Unfortunately, all too often tragedy and misfortune have to knock on our door before we are enticed to open and see what trouble lies behind. This same holds true regarding the Black Lives Matter (BLM) campaign. Since the waking years of its inception, BLM has found itself defending it’s founding principals and philosophies opposed to defending the people it sought to provide solace and a peaceful blueprint for organization.
The Black Lives Matter campaign was spearheaded by California State/Los Angelos professor Mellina Abdullah after the untimely death of Trayvon Martin in February 2012. This movement, founded nearly three full calendar years ago was sent into full fruition on the heels of the death of Martin and the national criminal case which took place thereafter, but the movement found its importance and need in history over the past several years that have followed.
Many may ask, why was this movement needed? Many may ask, who does this movement serve? And others will ask, plain and simple: Do black lives matter or do all lives matter?
Yes, all lives matter, White, Asian, Hispanic, mixed and unclassified. Young life matters, old life matters! Your life matters, just as my life matters. Police officer’s life matters, just as city and public officials life matters. We’re not here to debate what’s already understood, yet we’re hear to discuss what appeared to become forgotten: Black Lives Matter, too. And in saying “Black Lives Matter” it’s not our intent to say that any other race of people are therefore unworthy of life. Instead, this had to be explicitly addressed for many reasons, namely because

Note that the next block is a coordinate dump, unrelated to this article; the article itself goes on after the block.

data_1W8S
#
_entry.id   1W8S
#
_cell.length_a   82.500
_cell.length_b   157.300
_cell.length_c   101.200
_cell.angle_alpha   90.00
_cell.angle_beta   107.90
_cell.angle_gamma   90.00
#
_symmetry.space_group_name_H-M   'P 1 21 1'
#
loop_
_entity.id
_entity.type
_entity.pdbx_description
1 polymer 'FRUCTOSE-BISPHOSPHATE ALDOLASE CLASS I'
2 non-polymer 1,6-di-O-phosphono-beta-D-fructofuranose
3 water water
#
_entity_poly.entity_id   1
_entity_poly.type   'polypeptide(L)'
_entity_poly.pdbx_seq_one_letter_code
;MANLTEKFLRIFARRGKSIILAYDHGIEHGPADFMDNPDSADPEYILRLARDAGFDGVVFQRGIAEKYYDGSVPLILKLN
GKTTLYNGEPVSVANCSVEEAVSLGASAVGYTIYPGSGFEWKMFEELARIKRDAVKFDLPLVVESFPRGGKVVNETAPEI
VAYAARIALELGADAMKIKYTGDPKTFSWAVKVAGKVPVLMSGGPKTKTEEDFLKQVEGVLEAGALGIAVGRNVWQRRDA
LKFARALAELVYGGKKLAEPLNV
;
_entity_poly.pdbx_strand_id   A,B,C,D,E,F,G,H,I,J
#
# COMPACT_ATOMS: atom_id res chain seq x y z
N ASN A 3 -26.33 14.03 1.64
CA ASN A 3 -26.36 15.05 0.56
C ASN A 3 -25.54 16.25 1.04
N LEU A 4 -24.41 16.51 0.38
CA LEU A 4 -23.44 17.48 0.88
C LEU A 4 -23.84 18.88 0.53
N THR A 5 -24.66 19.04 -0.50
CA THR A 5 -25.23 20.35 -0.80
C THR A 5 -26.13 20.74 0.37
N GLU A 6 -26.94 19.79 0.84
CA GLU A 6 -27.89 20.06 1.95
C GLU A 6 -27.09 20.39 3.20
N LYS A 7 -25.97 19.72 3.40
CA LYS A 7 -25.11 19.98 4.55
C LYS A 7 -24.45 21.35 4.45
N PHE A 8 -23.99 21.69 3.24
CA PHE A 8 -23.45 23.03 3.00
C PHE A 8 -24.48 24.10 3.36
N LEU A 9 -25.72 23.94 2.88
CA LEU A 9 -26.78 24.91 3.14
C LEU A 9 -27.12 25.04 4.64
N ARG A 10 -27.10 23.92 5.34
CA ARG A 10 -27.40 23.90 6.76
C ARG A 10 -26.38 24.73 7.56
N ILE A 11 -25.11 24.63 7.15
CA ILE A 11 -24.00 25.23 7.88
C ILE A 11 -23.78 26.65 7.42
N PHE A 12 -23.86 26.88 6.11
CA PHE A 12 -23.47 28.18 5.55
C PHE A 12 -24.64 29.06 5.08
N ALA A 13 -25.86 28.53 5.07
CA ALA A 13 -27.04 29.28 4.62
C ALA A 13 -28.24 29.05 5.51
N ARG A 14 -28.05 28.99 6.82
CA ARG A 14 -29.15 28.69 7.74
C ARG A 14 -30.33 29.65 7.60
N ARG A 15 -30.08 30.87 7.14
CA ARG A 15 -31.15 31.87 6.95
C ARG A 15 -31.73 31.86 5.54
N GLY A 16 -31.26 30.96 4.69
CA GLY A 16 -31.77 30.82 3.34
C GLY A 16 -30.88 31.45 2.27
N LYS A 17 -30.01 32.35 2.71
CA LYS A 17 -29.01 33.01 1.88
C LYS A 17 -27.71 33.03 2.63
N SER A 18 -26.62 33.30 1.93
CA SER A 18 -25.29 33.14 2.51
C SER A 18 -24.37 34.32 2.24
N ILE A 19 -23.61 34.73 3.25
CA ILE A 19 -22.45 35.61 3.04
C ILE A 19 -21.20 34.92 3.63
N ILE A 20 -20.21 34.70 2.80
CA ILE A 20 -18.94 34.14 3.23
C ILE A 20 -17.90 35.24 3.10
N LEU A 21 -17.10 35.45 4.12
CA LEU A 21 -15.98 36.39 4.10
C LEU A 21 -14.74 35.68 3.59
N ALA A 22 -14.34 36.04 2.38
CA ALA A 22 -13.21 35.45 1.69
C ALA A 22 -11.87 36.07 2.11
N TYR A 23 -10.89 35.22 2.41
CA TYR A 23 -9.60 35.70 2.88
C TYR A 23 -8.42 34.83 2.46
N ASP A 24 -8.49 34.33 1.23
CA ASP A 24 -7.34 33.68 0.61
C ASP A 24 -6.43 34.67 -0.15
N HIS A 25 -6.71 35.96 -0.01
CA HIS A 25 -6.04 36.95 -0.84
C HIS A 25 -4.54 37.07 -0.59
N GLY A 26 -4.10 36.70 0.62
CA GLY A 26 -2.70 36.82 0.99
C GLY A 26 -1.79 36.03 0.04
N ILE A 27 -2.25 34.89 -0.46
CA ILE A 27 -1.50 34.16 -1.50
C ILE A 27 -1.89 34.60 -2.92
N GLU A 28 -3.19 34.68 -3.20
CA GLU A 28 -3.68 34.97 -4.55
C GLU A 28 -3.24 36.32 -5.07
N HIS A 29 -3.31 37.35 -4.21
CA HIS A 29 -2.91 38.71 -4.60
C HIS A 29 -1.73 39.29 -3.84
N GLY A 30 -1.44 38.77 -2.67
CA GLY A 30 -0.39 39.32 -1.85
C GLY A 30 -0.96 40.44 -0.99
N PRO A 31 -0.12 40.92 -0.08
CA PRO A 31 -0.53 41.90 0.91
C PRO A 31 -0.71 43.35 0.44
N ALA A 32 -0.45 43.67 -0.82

1) beginning with the death of Trayvon Martin in 2012 African Americans all across America began loosing their lives in high rates
2) these crimes, which explicitly and intentionally omit black on black crimes, are concerned with police officer/citizen encounters that end with death and/or shooting of African Americans.
BLM is not a campaign to discredit or turn a blind eye to the problem with black on black crime, but in sticking to founding principals, it was not created to address that side of the story. BLM is not a ‘anti-cop’ movement to illicit violence against those that serve and protect, but instead it is a drawing board for peaceful dialogue as we work alongside one another to serve and protect all of our interests.
In embracing the peaceful fruits of BLM, we all prove that “All Life Matters” as we better understand one another and fight for universal equality that fails to omit any race–inevitably serving us all!